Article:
The traditional Japanese method of belly binding is most closely related to that of the Malaysian bengkung binding.  However, the sarashi postpartum belly wrapping method is used by folding the material rather than twisting the material like the bengkung binding.

The sarashi is shorter than the bengkung and is about 13 feet in length and between 8-9 inches in width.  It starts low on the hips and end around the solar plexus. As the new mama’s belly contracts, the cloth is shortened and tightened. 


In India, the practice of postpartum belly wrapping is called veshtanam. where traditionally new mamas wrap their mid-section with colorful cotton sarees, (or strips of long cotton cloth) after a hot bath, for at least 5-6 hours a day, for 42 days.

Veshtanam belly wrapping is an important aspect of the Ayurvedic postpartum care practices called Soothika Paricharaya. The basis for daily belly wrapping is that after birth, the air and ether elements become imbalanced in the new mama, including the womb. There is a big empty space where the baby once was, and if left untouched, can cause multiple inbalances in the new mama including a deep feeling of emptiness.

By binding the belly regularly, it helps keep out the excess air and ether elements, supports the organs to go back to where they belong, and brings a sense of warmth and comfort to the entire area.

Now let’s look at why so many cultures around the world use bellywrapping as a form of postpartum healing.

Why Belly Wrapping Is Important 

During the later stages of my pregnancy, I was big – and pretty darn uncomfortable. I needed to pee every two seconds, my stomach felt like it was in my lung, and oh – the heartburn! I ate a pint of ice cream every day to cool it down (Yes I really did that, and no I don’t recommend it!).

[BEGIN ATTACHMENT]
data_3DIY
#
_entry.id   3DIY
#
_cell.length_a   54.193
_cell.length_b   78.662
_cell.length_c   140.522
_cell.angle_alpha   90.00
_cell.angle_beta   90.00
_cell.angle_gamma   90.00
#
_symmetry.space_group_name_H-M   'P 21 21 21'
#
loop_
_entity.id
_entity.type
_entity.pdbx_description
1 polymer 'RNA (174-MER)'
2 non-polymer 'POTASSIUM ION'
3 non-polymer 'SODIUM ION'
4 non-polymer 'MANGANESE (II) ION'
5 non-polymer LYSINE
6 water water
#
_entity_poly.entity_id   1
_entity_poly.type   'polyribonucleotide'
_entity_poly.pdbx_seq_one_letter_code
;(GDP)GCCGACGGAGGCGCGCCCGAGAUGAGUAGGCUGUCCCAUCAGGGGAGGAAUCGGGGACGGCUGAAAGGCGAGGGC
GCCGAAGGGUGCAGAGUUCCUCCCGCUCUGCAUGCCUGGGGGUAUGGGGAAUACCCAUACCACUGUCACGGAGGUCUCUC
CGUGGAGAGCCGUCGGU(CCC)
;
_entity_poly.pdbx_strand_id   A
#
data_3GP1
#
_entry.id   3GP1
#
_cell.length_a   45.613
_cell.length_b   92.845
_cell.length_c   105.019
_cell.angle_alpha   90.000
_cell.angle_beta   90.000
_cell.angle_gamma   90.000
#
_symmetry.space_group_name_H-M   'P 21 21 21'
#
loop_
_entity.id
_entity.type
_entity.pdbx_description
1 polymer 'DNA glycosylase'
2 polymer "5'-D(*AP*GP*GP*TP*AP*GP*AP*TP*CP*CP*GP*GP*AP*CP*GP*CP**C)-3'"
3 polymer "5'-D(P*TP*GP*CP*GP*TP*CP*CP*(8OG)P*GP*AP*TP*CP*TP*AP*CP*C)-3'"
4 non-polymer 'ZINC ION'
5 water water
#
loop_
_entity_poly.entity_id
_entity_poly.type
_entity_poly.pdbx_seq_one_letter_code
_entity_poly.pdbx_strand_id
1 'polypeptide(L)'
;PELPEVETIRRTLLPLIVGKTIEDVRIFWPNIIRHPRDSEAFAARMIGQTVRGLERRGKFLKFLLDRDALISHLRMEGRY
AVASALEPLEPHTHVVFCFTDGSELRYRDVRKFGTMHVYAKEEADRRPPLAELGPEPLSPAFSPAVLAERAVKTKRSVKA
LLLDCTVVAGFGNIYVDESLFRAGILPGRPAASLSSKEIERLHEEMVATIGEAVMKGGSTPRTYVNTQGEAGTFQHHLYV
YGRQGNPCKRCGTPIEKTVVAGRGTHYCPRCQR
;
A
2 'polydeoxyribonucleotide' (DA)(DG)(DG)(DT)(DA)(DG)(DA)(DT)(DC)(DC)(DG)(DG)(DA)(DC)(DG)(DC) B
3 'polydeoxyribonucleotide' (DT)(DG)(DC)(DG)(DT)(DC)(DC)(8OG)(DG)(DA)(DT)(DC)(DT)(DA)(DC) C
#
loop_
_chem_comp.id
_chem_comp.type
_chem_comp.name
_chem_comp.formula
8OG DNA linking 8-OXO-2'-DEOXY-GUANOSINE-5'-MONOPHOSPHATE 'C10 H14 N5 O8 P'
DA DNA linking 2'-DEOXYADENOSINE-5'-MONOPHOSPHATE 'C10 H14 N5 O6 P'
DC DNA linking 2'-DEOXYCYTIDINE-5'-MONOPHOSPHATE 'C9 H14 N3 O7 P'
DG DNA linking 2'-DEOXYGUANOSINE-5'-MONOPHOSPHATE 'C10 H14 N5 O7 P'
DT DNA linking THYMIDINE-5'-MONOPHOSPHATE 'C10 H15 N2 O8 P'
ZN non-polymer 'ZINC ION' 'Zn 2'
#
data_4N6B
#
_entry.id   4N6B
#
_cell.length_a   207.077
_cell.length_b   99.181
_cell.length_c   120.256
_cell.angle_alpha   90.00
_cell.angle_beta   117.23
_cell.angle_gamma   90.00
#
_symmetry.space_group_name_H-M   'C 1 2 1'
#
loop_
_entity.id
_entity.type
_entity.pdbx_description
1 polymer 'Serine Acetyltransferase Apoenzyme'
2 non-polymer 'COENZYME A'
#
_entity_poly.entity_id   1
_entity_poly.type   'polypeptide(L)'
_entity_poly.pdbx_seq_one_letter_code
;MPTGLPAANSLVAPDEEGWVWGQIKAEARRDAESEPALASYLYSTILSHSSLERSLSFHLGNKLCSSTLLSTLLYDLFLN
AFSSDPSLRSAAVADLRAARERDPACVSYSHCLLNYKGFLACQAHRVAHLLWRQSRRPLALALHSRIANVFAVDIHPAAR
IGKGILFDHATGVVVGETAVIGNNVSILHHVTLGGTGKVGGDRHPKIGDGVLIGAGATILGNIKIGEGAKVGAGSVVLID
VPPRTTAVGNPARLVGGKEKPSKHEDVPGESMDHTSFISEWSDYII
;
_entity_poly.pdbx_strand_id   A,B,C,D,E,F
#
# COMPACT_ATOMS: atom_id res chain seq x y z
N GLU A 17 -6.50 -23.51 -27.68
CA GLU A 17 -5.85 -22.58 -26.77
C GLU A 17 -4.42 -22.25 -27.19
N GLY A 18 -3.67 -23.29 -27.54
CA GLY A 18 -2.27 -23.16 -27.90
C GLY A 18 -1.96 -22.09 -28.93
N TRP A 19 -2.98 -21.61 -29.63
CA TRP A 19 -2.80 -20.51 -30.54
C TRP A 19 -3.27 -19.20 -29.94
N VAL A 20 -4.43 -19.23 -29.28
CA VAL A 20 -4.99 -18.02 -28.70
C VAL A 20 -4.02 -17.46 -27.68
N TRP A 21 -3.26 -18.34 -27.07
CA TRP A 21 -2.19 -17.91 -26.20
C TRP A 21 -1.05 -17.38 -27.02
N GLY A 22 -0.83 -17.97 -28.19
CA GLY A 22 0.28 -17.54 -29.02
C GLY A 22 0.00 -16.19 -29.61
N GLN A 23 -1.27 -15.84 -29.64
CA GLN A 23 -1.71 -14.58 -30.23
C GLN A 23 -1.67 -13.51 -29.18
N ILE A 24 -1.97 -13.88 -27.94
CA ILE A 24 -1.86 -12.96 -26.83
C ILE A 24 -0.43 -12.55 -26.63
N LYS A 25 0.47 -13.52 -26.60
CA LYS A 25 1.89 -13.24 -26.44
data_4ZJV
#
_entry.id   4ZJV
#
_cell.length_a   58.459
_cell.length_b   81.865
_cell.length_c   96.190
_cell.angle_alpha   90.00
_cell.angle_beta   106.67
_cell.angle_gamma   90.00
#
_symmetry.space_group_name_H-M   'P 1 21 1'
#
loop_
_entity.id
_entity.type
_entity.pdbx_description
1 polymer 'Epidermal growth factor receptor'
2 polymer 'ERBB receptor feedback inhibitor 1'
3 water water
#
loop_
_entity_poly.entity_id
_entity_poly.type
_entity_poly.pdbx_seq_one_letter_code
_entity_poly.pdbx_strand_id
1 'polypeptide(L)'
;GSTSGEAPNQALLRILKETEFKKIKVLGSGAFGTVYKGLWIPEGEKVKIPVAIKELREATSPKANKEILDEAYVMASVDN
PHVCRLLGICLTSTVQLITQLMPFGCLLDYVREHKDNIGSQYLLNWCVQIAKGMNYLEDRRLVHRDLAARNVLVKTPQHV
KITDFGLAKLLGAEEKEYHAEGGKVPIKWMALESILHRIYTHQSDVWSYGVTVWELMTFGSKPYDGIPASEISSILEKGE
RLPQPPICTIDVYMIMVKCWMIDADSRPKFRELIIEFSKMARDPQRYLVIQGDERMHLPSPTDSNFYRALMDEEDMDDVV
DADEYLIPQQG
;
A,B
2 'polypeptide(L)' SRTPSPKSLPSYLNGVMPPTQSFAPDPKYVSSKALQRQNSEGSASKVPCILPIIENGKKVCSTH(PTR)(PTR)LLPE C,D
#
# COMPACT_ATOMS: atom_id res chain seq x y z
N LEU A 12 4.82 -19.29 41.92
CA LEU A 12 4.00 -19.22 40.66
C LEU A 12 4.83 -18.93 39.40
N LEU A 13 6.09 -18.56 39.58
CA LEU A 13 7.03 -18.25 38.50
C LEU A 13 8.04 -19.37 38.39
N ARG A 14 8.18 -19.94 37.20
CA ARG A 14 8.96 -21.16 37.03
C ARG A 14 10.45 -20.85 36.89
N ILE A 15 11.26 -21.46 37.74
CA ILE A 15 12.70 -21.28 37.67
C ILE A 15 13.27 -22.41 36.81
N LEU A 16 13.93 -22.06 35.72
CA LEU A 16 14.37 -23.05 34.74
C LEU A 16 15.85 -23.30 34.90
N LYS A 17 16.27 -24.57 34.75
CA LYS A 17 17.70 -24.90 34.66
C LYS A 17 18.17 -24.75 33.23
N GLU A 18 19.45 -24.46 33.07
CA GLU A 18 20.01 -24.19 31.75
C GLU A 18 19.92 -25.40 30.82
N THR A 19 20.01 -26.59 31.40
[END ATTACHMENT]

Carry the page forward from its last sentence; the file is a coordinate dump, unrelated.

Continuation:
These sensations are all reminders that many of our organs have had to move and stretch to accommodate our precious child growing inside of us.

Wearing a wrap that compresses your mid-sectiion will encourage those displaced organs to return to their original size and position, ultimately helping you to regain your shape and quicken your postpartum recovery.

Benefits of Postpartum Belly Wrapping

In addition to gently compressing the torso and guiding the organs back to their pre-pregnancy position, there are many additional benefits to postpartum belly wrapping including:

  • supports pelvic floor
  • helps repair Diastasis Recti
  • reduces tummy pooch
  • adds warmth to womb and kidneys
  • strengthens stretched abdominal muscles
  • reduces bloating and discomfort
  • stabalizes loose ligiments
  • helps prevent low back pain
  • helps maintain good posture when breastfeeding
  • easier to hold baby for longer periods
  • supports stable emotions
  • helps establish a daily self-care routine
  • return to pre-pregnancy shape faster

Common Reasons Mamas Don’t Belly Wrap

In my experience as a postpartum doula, most women are interested in wearing a belly wrap, but for one reason or another, it just doesn’t manifest. Generally, once the baby is born, all bets are off. It’s exponentially more difficult to manifest after your baby is born, so don’t put it off!

Classic reasons mamas don’t belly wrap:

  • have never heard of it
  • no-one they know does it
  • the modern-style belly binder they chose ended up being the wrong size or just wasn’t comfortable.
  • the bengkung-style binder took too long to put on and just wasn’t practical
  • they didn’t realize how much they would need that support until the baby was born
  • plan to make their own, but don’t make it a priority before the baby is Earthside
  • don’t have guidance on how to belly wrap successfully, get frustrated and give up

Generally, once the baby is born, all bets are off. It’s exponentially more difficult to manifest after your baby is born, so don’t put it off!